Donations to help victims of the Myanmar cyclone continued to mount on Wednesday, even as charities faced enormous hurdles in bringing aid to the country. More than $8-million has been pledged so far to some of the biggest aid organizations in the United States.
At the same time, groups have begun providing aid to victims of this week’s earthquake in China.
A major obstacle in Myanmar, charity fund raisers said, has been the government’s refusal to allow large-scale foreign assistance, which has left many donors hesitant to give.
“There are donors who are interested in supporting relief efforts but are concerned about how difficult it is to work in Myanmar,” said Carolyn O’Brien, senior vice president of development with AmeriCares, which was awaiting clearance for a plane now in Amsterdam. “Some donors are holding back.”
Some aid officials expressed concern that China’s earthquake could divert donor attention away from Myanmar. Ed Bligh, vice president of communications with the International Rescue Committee, said the dearth of photographs from the Myanmar disaster had hurt fund raising for the crisis.
“With the earthquake in China, there have been really compelling photographs that moved donors,” he said. “There have been some photographs from Myanmar, but had there been unfettered access for the news media, for video and camera crews, I think that would have had an impact on donations.”
But Ms. O’Brien, of AmeriCares, said that fund raising for the two disasters might be complementary.
“From my point of view, having multiple disasters just raises general awareness of how important it is to help victims,” she said. Her charity raised $10,000 online for the earthquake, mostly from new donors, in a 12-hour period.
Among the groups raising money for cyclone victims:
* Save the Children has won more than $3-million in pledges and gifts, including $1-million from the Bill & Melinda Gates Foundation, which also gave $1-million each to CARE and World Vision. Not on Our Watch, a charity established by actors George Clooney and Don Cheadle, among others, to end mass atrocities around the world, has pledged up to $500,000.
* World Vision has received more than $2.75-million, including the grant from the Gates foundation.
* Donors have contributed or pledged $1.375-million to the International Rescue Committee.
* Mercy Corps has received nearly $1-million, including $150,000 from Chevron.
* Donations to AmeriCares total $300,000.
* The American Jewish Joint Distribution Committee has raised nearly $115,000. Most donors have contributed gifts between $500 and $1,000 to the relief response.
Frustration among charity officials continued to grow this week, as many staff members sat in Bangkok awaiting visas to enter the cyclone-devastated country. On Wednesday, The New York Times was reporting that some aid supplies had been stolen by the government.
There were a few hopeful signs, however. The United Nations announced on Tuesday that an additional 34 visas had been granted to its staff members, even as U.N. Secretary General Ban Ki-moon expressed “immense frustration” over the slow pace of relief efforts.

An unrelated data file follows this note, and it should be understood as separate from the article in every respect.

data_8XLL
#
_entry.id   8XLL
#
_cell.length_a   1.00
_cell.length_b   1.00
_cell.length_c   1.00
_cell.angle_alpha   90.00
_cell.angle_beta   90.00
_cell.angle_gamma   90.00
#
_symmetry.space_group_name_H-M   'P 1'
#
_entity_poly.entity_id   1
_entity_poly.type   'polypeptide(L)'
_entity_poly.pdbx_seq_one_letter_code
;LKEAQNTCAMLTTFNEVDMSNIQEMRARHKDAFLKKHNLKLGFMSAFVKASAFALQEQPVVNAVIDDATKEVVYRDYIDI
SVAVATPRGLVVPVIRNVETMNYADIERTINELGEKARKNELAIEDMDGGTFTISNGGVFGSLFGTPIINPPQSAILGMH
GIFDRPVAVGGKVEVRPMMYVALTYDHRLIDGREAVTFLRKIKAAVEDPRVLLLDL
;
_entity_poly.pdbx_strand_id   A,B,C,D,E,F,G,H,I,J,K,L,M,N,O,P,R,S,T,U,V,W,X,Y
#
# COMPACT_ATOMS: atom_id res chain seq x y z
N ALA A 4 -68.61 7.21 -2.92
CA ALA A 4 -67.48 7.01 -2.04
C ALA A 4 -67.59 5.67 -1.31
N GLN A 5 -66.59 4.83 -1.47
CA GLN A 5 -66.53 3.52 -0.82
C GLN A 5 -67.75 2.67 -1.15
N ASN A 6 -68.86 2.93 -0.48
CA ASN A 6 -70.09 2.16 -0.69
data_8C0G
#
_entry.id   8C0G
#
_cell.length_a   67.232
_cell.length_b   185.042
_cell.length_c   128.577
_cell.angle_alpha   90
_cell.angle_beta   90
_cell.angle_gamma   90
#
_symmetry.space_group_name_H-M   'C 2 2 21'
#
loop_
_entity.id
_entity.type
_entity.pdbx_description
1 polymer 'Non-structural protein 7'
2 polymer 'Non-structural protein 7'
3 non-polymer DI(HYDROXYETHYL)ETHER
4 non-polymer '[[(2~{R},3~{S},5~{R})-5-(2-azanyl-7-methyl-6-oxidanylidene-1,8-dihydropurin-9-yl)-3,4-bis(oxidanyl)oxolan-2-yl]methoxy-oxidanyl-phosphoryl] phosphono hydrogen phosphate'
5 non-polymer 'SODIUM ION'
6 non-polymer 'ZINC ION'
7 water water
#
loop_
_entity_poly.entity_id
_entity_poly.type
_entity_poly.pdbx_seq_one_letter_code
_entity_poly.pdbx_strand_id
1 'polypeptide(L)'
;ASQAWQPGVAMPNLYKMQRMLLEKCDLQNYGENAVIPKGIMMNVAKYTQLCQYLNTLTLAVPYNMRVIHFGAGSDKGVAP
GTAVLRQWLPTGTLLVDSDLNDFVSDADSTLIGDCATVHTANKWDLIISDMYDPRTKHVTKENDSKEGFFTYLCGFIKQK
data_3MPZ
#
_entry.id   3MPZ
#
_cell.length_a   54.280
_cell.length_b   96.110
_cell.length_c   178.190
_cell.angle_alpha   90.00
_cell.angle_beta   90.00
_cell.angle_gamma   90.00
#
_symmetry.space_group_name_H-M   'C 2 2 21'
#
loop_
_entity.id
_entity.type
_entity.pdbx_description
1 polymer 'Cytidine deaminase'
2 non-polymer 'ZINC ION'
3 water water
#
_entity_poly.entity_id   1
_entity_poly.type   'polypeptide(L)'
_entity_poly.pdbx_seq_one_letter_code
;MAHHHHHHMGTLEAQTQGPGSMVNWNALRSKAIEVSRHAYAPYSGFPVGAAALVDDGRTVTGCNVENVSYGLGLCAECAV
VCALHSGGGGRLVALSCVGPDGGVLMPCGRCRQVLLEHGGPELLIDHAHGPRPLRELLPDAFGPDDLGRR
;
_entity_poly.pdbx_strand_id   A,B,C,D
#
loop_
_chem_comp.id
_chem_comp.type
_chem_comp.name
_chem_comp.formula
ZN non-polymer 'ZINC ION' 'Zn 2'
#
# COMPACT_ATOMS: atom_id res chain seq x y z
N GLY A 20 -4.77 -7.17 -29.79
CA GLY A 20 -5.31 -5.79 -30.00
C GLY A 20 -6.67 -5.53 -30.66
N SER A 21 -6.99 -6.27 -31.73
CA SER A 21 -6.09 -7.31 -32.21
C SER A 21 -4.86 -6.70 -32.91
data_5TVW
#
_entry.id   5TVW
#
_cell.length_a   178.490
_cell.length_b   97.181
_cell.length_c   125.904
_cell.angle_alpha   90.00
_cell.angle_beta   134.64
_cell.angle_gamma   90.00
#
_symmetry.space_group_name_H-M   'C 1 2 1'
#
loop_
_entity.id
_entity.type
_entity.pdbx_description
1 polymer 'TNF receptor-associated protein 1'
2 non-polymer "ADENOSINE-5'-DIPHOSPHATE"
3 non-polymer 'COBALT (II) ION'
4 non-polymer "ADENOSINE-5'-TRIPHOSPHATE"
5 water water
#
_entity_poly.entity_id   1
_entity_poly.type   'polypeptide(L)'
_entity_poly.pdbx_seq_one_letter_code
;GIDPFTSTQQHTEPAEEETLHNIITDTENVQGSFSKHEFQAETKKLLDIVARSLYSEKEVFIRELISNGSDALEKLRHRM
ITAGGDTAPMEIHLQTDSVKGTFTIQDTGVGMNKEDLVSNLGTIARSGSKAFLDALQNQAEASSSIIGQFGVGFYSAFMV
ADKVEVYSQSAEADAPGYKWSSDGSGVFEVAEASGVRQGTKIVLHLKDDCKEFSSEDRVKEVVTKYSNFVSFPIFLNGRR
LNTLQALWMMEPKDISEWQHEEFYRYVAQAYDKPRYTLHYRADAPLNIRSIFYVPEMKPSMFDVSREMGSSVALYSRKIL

Charity officials were grappling with how to respond to the crisis. Some groups with employees in Myanmar were purchasing mosquito nets and other materials within the country. The United Nations was helping to airlift charities’ relief materials from places such as Dubai.
Charities were also identifying local partners to help them supply aid. Groups were working with monks, the Red Crescent Society, and other local groups.
But aid officials said the response is still falling woefully short of meeting the needs of victims. They warned that the country faces a second wave of deaths unless more can be done.
“It remains challenging,” said Melissa Winkler, a spokeswoman with the International Rescue Committee. “Even though we’re certainly seeing more supplies coming in, it doesn’t come close to what’s needed.”
Meanwhile, charities with employees on the ground in Myanmar were emphasizing to donors that they’ve had some success in reaching victims.
“We’ve been very clear from the beginning with our donors that World Vision is an organization that’s been on the ground working from day one and that we will be distributing our own supplies,” said Rachel Wolff, communications director for disaster response with World Vision.
Her charity, which had 600 employees in Myanmar before the storm, has reached an estimated 100,000 victims.
Ms. Wolff said that she was encouraged that the news media were still focusing attention on Myanmar 12 days after the cyclone struck.
“The media continues to cover the crisis in Myanmar even as China has gotten a lot of coverage,” she said. “Both of these crises are highly visible to the American public, and that will assist in our fund raising.”
Despite the many obstacles to providing aid, charities said that donations were still continuing to come in at a reasonable pace.
“We haven’t seen a real slowdown beyond the usual ‘week two’ effect,” said Joy Portella, a spokeswoman with Mercy Corps, in an e-mail.
Echoed Mr. Bligh, of the International Rescue Committee: “We haven’t seen a slowdown yet.”
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